<!-- IMAGE -->
Mobile banking has already taken off in Southern and Eastern Africa. Sierra Leone is now one of the few West African countries with a service providing mobile phone transactions.
Across West Africa, the yellow and black signs of the money transfer company Western Union are ubiquitous. Up until now, this was the easiest way to send money for those without a bank account.
Now Sierra Leoneans have the chance to send money using just their mobile phone. With the mobile transfer service, Splash Mobile Money, there is no need for a bank account and registration is free.
Ben Farren is Director of Splash Mobile Money Limited. He explains how the system works.
"Splash is a way of storing and sending money on your mobile phone," Farren said. "We sell mobile money or Splash Cash which you can buy and credit to your phone number. You can then send that Splash Cash to other people using simple instructions which you send to Splash via text message. The recipient can turn the Splash Cash they receive back into cash through a network of agents that we are creating."
Currently recipients can cash in at one of 30 Splash agents in the country. Most agents are centered in the capital, Freetown. But Splash also reaches the major regional towns of Bo and Makeni, with plans to expand to more remote areas in the coming months.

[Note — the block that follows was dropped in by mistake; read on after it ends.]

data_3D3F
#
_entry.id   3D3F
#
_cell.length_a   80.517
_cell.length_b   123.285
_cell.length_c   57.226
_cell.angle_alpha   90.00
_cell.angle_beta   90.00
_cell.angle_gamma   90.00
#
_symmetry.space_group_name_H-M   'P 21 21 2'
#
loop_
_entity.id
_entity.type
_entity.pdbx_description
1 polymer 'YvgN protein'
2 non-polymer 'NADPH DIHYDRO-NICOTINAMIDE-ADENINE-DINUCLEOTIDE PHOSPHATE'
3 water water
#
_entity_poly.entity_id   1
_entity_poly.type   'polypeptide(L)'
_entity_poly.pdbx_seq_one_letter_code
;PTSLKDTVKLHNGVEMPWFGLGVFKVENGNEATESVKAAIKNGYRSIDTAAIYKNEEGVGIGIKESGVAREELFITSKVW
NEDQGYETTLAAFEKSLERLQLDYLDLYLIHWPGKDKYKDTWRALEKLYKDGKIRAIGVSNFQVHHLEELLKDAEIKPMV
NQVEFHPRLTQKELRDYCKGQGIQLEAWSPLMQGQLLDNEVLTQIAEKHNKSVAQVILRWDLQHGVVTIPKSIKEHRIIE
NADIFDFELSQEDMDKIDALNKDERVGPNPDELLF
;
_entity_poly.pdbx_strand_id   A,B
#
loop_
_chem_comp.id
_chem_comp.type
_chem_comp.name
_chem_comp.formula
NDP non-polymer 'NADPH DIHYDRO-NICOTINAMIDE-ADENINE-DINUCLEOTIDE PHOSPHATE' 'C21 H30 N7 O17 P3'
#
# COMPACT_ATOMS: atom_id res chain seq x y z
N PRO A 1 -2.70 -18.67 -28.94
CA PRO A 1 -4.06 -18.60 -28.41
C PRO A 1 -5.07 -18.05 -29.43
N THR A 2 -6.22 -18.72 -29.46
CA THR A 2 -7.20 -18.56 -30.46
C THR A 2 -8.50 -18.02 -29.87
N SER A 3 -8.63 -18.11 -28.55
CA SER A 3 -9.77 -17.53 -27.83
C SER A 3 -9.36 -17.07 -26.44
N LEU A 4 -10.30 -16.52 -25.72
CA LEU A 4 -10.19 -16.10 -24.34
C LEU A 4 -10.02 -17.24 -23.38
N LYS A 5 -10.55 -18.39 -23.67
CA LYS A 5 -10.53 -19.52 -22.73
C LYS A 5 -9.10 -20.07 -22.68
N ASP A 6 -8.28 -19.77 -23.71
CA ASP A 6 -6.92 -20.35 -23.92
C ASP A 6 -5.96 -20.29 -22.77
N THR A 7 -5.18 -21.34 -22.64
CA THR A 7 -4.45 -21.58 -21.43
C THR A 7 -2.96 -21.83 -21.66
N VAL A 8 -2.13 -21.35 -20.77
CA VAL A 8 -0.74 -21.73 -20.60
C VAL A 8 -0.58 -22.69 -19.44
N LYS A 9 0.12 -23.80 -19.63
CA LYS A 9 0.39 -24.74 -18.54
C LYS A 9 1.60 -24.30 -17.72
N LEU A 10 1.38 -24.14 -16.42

The cost of transferring money by phone depends on the amount being transferred. You can move as little as $1.50 for 16 cents or up to $300 for about $4.
Splash Mobile Money works in partnership with the Sierra Leonean bank Guaranty Trust Bank and the mobile phone networks, Africell and Zain.
After a decade-long civil war that ended in 2002, Sierra Leone's traditional communications infrastructure has suffered from neglect. But the mobile phone sector is growing fast, with five networks operating now and three more expected to launch soon.
According to the World Bank, only about 9 percent of the adult population in Sierra Leone has a bank account. There are between 1.5 and 2 million mobile phone users in the country.
Farren says mobile cash could revolutionize the way money is used in Sierra Leone, removing barriers for people who cannot access bank accounts because of distance or cost.
"At a basic level it is difficult and expensive to send money today," Farren said. "And we make it cheap, easy, fast and safe for the first time."
In a country where, on average, people live on about two dollars a day and road infrastructure is poor, the opportunity to transfer small amounts of money cheaply and quickly by phone could have a significant impact on people's lives.
After only three weeks, 1,000 people have already signed up for Splash mobile money and according to Farrel the numbers are growing rapidly.